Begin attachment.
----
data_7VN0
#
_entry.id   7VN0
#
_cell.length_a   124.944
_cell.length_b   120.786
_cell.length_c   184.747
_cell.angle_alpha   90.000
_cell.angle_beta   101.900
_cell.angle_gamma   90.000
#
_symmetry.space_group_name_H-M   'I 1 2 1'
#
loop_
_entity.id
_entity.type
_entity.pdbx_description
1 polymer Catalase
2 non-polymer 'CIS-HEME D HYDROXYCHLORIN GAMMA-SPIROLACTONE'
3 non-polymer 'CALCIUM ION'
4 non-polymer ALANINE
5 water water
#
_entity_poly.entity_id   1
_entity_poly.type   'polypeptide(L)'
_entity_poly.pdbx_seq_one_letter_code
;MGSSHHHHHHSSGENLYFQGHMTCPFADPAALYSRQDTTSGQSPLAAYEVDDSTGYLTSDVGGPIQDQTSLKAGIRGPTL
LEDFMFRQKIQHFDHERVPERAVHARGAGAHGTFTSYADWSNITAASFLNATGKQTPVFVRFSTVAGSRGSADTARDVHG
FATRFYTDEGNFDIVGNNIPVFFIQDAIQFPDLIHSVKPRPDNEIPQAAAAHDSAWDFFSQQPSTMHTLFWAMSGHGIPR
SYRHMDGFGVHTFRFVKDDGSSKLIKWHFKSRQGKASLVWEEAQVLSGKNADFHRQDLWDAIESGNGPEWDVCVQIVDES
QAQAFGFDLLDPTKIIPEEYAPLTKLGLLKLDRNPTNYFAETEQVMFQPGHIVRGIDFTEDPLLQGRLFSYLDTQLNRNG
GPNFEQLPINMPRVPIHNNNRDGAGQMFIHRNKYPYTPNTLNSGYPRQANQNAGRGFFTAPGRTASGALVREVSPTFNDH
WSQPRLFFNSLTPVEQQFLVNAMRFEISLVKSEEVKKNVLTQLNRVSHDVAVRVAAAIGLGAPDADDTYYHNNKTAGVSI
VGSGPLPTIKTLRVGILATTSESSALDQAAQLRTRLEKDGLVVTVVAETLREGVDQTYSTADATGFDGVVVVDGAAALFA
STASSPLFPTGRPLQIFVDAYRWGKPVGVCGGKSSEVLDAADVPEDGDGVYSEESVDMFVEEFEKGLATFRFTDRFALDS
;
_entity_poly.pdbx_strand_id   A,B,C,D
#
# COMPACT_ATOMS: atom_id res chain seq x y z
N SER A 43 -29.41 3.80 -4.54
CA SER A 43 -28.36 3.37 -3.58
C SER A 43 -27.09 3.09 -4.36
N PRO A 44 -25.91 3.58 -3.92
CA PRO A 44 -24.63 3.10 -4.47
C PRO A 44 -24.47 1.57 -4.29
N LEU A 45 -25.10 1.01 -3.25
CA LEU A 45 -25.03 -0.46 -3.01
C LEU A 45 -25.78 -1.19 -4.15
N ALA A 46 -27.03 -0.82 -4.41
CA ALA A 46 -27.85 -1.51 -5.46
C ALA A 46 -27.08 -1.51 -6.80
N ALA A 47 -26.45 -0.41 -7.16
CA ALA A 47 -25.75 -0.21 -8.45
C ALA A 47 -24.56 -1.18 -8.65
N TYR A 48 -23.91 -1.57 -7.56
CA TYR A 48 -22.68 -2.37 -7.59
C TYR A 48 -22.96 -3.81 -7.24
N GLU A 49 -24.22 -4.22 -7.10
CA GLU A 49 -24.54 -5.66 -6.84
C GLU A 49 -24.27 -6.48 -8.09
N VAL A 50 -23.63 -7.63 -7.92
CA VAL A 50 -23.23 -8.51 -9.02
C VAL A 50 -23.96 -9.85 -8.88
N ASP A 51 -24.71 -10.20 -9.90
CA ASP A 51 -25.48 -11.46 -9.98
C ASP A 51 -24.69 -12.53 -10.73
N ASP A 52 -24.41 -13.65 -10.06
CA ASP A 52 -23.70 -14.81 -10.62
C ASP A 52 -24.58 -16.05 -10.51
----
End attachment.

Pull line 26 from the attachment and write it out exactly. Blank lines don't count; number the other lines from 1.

_entity_poly.pdbx_seq_one_letter_code